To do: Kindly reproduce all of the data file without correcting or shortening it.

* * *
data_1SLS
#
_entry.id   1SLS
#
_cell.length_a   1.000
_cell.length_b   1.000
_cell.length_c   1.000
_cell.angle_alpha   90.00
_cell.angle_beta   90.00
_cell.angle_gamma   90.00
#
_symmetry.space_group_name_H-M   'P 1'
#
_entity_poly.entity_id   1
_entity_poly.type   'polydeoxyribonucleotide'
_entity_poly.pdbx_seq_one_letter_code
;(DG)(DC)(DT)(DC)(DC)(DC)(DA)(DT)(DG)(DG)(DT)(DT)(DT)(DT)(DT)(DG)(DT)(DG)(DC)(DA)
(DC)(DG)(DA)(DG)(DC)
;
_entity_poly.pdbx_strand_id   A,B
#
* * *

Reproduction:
data_1SLS
#
_entry.id   1SLS
#
_cell.length_a   1.000
_cell.length_b   1.000
_cell.length_c   1.000
_cell.angle_alpha   90.00
_cell.angle_beta   90.00
_cell.angle_gamma   90.00
#
_symmetry.space_group_name_H-M   'P 1'
#
_entity_poly.entity_id   1
_entity_poly.type   'polydeoxyribonucleotide'
_entity_poly.pdbx_seq_one_letter_code
;(DG)(DC)(DT)(DC)(DC)(DC)(DA)(DT)(DG)(DG)(DT)(DT)(DT)(DT)(DT)(DG)(DT)(DG)(DC)(DA)
(DC)(DG)(DA)(DG)(DC)
;
_entity_poly.pdbx_strand_id   A,B
#